Posted 11:40 a.m. Tuesday, Updated 12:05 a.m. Wednesday
With the state's approval of Curaleaf, LLC as one of four medical marijuana producers in Connecticut, company officials said the are looking forward to providing relief to patients and getting a Simsbury facility up and running in the next several months.
"We feel honored to have been selected and also feel a great responsibility to qualifying patients to get our product on the shelves as soon as possible in order to provide them with the option of pure, high quality medical cannabis," said Farmington resident April Arrasate, co-founder and Chief Operational Officer for Curaleaf. "We are confident that we can implement our organic cultivation methods and state of the art extraction methods swiftly and efficiently such that we can have a wide array of pharmaceuticals, including capsules, concentrates, topicals, vaporization cartridges, sublingual wafers, and raw material available to patients by the summer."
Tuesday morning Consumer Protection Commissioner William M. Rubenstein, joined by Gov. Dannel P. Malloy, Lt. Gov. Nancy Wyman and other officials, announced that through a competitive process, four of 16 applicants had been chosen as the first-ever producers of medical marijuana to serve the needs of seriously ill patients in Connecticut.
In addition to Curaleaf were:
• Advanced Grow Labs, LLC — facility to be located in West Haven
• Connecticut Pharmaceutical Solutions, LLC -- facility to be located in Portland
• Theraplant, LLC -- facility to be located in Watertown
First Selectman Mary Glassman said the announcement of Curaleaf's approval was good economic news for the town.
"We are grateful to the governor and the Consumer Protection committee for selecting Simsbury as one of four sites in Connecticut for the medical pharmaceutical facility," Glassman said. "The facility will reinvigorate an underutilized industry building and bring additional tax dollars to our community."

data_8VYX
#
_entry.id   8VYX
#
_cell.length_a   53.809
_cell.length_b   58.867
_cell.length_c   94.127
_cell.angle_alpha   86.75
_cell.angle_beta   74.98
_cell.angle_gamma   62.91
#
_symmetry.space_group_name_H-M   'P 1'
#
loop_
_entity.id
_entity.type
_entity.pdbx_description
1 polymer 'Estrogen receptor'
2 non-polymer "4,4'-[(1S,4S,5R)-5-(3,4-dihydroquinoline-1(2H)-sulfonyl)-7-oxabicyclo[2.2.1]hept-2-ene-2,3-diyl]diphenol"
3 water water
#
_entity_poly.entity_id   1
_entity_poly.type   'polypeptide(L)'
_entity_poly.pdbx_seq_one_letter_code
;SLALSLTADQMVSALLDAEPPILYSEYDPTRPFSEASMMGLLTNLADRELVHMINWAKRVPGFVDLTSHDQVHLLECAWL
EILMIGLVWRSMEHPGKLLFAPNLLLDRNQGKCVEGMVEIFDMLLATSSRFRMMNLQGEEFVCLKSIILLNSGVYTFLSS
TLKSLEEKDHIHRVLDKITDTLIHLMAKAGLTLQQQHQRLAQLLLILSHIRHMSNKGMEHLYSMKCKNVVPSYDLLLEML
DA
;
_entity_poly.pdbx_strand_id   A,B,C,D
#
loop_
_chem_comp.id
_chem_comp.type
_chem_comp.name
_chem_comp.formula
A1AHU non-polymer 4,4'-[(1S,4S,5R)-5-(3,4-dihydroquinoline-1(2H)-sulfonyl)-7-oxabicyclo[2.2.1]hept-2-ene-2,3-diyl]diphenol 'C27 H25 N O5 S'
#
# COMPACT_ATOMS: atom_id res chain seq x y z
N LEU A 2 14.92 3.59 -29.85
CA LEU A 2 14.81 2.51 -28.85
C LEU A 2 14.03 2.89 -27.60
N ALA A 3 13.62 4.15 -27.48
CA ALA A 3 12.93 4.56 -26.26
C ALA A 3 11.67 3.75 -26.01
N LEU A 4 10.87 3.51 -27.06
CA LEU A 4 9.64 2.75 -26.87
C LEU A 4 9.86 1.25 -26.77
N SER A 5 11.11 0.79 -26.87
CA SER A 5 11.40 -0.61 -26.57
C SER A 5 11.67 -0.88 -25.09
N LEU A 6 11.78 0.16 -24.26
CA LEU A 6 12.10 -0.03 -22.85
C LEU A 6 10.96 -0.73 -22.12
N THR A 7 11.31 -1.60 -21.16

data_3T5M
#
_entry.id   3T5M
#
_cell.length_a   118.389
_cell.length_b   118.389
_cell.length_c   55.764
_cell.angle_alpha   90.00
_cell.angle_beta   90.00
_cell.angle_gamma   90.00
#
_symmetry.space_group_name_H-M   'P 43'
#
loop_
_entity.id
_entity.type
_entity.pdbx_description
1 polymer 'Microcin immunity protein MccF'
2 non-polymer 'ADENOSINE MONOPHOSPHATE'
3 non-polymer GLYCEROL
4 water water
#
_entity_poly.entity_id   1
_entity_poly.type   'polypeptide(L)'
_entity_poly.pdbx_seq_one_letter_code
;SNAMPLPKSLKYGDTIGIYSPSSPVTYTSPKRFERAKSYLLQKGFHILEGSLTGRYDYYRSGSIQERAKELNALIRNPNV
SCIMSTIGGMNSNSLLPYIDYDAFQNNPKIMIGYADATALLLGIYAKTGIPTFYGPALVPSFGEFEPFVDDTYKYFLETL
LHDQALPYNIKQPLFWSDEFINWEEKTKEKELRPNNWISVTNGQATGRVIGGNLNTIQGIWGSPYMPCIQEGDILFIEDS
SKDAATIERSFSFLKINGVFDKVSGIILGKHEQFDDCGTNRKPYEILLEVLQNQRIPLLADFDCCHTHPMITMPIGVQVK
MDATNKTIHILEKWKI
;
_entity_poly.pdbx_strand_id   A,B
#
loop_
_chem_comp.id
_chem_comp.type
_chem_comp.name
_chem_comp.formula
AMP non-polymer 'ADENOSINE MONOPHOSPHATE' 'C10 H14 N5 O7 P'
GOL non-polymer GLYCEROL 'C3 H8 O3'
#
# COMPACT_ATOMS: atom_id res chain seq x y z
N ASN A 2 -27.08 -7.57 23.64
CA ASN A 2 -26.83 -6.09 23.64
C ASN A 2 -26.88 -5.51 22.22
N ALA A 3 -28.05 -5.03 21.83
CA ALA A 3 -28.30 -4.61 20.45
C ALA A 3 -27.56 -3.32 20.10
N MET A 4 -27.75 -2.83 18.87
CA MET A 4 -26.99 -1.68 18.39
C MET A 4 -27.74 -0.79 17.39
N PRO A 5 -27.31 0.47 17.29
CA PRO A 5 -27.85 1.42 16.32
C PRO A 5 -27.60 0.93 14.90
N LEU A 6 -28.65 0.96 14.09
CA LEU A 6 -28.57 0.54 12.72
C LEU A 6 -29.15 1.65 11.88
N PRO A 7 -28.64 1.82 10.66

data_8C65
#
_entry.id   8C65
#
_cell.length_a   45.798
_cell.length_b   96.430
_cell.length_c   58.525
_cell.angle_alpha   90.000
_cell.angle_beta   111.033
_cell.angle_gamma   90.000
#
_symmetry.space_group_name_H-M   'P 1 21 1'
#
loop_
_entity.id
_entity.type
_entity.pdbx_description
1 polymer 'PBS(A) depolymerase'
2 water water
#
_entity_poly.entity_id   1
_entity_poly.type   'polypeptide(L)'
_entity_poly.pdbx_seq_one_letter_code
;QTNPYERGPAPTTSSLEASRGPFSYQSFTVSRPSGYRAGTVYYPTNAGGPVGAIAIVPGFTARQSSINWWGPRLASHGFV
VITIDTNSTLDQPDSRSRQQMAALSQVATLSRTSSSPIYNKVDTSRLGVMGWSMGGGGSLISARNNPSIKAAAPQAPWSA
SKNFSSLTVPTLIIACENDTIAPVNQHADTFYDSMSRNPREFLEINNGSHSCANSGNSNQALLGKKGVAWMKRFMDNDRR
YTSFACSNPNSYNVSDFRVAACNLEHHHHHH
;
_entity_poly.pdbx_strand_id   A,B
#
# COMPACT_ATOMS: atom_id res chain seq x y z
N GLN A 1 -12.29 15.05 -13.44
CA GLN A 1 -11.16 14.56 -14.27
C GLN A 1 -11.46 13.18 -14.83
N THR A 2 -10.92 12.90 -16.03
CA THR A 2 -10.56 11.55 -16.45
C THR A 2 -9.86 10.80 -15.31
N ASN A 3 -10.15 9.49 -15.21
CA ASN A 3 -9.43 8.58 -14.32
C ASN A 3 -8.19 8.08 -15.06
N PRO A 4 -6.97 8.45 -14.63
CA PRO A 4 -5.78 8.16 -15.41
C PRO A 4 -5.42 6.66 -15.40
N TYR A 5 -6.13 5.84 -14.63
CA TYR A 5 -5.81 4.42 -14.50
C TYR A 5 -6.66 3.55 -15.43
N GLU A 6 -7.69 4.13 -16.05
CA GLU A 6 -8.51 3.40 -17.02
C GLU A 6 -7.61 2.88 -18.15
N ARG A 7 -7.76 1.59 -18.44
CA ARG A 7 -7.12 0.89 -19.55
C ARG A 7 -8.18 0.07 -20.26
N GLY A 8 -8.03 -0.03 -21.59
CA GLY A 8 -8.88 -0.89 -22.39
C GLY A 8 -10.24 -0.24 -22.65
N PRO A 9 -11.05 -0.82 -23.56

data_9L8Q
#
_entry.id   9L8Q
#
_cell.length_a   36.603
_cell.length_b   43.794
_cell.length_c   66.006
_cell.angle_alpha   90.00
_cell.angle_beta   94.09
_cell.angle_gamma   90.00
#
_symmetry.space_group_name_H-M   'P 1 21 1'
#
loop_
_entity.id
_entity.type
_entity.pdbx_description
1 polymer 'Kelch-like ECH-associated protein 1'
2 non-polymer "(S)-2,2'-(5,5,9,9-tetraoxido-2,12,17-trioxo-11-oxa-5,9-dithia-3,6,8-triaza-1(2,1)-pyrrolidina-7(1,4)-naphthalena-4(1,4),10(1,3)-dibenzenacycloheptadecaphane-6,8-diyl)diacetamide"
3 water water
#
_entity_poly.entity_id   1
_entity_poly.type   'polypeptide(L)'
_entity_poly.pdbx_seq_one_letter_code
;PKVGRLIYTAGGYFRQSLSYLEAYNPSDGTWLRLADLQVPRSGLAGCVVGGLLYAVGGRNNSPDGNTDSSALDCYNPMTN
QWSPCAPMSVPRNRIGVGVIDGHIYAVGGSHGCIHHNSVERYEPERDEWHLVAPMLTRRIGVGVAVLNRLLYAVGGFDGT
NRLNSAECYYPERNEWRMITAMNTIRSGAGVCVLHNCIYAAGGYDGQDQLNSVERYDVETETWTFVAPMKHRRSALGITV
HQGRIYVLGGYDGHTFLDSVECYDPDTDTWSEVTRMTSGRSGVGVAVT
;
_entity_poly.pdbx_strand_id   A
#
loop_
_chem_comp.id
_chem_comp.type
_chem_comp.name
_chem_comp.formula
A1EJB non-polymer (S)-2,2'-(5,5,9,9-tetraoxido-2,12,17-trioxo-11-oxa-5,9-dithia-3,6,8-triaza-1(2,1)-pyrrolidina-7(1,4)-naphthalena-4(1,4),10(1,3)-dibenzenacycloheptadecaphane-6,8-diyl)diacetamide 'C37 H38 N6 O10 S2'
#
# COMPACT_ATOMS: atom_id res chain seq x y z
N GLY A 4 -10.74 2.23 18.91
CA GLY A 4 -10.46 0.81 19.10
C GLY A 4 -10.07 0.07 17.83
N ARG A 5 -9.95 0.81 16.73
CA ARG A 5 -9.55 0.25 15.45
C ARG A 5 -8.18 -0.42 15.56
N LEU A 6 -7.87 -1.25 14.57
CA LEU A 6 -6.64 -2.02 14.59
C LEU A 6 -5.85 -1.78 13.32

By a 4-2 vote in December, the Simsbury Zoning Commission approved the use of 100 Grist Mill Road in Simsbury for Curaleaf's production facility.
During a public hearing portion of that meeting, Dwight H. Merriam of Robinson & Cole gave a power point presentation in which he talked about many aspects of the building. He talked about the state’s stringent security requirements inside and out, the plan for climb-resistant yet aesthetically pleasing fencing, 24-7 security the site’s natural screening and low visibility.
No one from the public spoke against the proposal at a public hearing but commissioner William J. Fiske strongly opposed the idea, saying marijuana is the most sought after illicit drug in the U.S. He also said security could break down and employees could succumb to temptation.
“This does not need to be part of Simsbury,” Fiske said at the meeting.
Since then two residents Robert H. Kalechman and Joan Coe have decried the idea to the Board of Selectmen.
However, Curaleaf President Eileen Konieczny, a 20-year oncology nurse, board member of the American Cannabis Nurses Association and former executive director of the Connecticut Cannabis Business Alliance, spoke strongly about what she said are numerous benefits of the traditional medicine when she appeared before the Simsbury Zoning Commission in early October.